MUSEO ARGENTINO DE CIENCIAS NATURALES "BERNARDINO RIVADAVIA"
Unidad Ejecutora - UE
Sensitivity of leaf size and shape to climate: global patterns and paleoclimatic applications
DANIEL J. PEPPE; DANA L. ROYER; BÁRBARA CARIGLINO; FABIANY HERRERA; ELLEN D. CURRANO; LUIS FELIPE HINOJOSA; ARI IGLESIAS; CARLOS A. JARAMILLO; KIRK JOHNSON
WILEY-BLACKWELL PUBLISHING, INC
Año: 2011 vol. 190 p. 724 - 724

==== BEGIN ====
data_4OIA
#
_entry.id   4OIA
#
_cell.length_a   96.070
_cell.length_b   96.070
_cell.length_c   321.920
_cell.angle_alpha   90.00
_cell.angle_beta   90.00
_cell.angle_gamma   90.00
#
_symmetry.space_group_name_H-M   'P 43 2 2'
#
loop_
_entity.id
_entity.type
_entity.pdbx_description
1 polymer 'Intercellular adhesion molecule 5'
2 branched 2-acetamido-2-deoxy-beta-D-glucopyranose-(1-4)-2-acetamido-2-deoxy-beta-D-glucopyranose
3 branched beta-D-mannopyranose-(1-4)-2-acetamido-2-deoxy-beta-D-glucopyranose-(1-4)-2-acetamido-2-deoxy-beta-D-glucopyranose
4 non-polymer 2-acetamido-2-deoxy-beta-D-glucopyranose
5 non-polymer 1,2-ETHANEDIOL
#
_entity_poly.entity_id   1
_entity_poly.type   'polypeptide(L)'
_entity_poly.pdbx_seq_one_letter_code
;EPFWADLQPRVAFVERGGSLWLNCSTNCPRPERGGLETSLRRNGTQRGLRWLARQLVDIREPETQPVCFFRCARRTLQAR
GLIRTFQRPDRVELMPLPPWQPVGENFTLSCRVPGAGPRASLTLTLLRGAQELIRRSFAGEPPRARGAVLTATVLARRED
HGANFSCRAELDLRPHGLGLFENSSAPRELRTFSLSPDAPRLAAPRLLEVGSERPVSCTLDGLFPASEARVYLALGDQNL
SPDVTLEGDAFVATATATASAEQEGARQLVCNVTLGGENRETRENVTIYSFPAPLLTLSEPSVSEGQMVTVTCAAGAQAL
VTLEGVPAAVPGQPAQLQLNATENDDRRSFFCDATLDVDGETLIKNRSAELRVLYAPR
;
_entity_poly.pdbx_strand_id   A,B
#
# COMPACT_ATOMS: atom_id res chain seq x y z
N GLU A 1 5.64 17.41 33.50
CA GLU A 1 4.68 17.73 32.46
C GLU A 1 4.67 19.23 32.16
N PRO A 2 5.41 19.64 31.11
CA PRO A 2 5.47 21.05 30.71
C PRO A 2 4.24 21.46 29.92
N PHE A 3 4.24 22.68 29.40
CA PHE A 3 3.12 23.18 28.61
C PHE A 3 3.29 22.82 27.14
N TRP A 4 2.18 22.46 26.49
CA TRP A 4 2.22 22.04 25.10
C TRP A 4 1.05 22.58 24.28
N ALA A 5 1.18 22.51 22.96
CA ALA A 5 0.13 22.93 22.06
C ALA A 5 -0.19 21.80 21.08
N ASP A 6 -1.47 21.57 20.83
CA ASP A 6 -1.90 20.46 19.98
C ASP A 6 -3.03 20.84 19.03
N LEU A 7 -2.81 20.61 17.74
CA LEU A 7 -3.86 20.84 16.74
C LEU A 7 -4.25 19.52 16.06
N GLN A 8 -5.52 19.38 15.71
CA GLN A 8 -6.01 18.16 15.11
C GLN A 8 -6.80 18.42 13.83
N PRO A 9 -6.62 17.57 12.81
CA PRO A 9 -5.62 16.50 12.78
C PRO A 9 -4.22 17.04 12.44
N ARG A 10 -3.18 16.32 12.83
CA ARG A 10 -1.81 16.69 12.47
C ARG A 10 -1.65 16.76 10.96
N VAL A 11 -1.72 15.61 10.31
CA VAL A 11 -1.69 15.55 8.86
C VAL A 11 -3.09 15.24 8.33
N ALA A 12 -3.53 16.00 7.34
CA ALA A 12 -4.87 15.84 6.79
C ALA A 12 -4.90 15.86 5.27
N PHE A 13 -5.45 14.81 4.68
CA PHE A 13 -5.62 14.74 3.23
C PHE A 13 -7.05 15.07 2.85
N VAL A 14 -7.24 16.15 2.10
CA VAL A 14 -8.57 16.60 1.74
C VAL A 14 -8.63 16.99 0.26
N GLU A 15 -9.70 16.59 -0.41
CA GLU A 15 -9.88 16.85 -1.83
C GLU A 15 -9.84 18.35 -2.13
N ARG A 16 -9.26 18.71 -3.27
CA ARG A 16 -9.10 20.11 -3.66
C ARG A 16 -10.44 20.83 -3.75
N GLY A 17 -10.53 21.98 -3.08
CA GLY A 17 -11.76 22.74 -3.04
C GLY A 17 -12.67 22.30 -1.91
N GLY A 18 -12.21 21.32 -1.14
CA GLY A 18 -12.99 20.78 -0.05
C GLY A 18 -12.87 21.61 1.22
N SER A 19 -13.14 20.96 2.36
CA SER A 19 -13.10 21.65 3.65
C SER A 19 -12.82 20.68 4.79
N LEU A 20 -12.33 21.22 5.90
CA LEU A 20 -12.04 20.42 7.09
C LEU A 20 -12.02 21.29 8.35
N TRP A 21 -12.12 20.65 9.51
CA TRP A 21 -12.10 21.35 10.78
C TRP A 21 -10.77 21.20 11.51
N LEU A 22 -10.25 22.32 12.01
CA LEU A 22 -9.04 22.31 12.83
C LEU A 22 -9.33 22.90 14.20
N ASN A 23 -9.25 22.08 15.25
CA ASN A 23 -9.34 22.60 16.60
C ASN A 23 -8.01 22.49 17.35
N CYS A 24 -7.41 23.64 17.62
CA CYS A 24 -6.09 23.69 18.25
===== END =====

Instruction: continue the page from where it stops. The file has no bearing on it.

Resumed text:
? Paleobotanists have long used models based on leaf size and shape to reconstructpaleoclimate. However, most models incorporate a single variable or usetraits that are not physiologically or functionally linked to climate, limiting theirpredictive power. Further, they often underestimate paleotemperature relative toother proxies.? Here we quantify leaf?climate correlations from 92 globally distributed, climaticallydiverse sites, and explore potential confounding factors. Multiple linearregression models for mean annual temperature (MAT) and mean annual precipitation(MAP) are developed and applied to nine well-studied fossil floras.? We find that leaves in cold climates typically have larger, more numerous teeth,and are more highly dissected. Leaf habit (deciduous vs evergreen), local wateravailability, and phylogenetic history all affect these relationships. Leaves in wetclimates are larger and have fewer, smaller teeth. Our multivariate MAT and MAPmodels offer moderate improvements in precision over univariate approaches(± 4.0 vs 4.8ºC for MAT) and strong improvements in accuracy. For example, ourprovisional MAT estimates for most North American fossil floras are considerablywarmer and in better agreement with independent paleoclimate evidence.? Our study demonstrates that the inclusion of additional leaf traits that are functionallylinked to climate improves paleoclimate reconstructions. This work alsoillustrates the need for better understanding of the impact of phylogeny and leafhabit on leaf?climate relationships.